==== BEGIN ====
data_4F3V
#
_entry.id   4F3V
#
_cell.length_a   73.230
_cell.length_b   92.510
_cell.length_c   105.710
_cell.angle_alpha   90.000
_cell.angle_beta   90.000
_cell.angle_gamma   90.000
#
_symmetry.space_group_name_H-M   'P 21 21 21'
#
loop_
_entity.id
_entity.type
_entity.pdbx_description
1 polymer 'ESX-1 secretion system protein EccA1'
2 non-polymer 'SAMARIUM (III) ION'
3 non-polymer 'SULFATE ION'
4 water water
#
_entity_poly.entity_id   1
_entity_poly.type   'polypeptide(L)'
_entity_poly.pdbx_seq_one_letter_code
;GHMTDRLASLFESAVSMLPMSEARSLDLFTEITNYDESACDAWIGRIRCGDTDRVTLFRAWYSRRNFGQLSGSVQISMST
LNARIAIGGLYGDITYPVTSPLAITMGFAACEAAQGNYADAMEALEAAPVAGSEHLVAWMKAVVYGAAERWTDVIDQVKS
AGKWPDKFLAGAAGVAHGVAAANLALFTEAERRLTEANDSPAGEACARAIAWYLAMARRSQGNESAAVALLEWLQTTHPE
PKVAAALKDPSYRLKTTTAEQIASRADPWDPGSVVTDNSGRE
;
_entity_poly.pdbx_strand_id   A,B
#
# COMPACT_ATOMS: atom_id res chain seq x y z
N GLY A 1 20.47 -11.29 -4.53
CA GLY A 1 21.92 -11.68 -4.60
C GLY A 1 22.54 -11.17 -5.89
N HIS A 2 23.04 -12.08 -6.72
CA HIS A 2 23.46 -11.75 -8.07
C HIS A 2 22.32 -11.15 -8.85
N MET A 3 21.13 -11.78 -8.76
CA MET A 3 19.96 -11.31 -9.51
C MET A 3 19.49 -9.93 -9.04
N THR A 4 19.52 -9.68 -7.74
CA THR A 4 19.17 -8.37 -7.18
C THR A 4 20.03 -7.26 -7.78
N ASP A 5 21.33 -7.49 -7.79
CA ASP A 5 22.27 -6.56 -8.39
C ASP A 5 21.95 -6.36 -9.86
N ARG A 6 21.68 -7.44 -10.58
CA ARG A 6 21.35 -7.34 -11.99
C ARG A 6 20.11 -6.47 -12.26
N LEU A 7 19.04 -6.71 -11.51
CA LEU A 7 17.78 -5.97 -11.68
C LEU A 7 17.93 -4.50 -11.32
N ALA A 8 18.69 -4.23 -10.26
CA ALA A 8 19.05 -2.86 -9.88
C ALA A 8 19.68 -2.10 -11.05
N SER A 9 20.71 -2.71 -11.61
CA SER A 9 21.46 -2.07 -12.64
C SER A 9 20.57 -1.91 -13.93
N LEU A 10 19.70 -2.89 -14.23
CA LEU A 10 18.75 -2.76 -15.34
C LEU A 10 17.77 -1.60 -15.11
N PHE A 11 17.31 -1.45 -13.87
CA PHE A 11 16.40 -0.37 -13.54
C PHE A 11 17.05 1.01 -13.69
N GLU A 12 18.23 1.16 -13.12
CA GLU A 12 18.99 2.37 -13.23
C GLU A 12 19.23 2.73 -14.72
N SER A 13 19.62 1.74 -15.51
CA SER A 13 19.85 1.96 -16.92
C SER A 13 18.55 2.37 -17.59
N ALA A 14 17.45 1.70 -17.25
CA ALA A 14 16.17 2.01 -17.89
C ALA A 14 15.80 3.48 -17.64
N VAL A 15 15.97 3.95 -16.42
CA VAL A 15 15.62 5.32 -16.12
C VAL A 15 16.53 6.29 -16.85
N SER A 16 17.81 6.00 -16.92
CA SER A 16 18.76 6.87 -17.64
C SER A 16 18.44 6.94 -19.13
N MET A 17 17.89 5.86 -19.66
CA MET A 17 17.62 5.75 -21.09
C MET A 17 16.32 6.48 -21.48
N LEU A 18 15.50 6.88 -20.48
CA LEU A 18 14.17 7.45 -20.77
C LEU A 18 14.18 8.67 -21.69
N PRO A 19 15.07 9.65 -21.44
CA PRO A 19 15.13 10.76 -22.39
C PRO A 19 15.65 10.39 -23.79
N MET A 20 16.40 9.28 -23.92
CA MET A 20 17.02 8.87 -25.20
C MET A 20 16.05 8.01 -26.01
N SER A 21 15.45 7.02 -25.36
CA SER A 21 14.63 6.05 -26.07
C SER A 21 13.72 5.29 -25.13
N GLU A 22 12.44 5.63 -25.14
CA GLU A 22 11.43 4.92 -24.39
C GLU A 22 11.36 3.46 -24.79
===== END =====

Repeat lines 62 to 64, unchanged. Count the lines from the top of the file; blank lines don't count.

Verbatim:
CA LEU A 10 18.75 -2.76 -15.34
C LEU A 10 17.77 -1.60 -15.11
N PHE A 11 17.31 -1.45 -13.87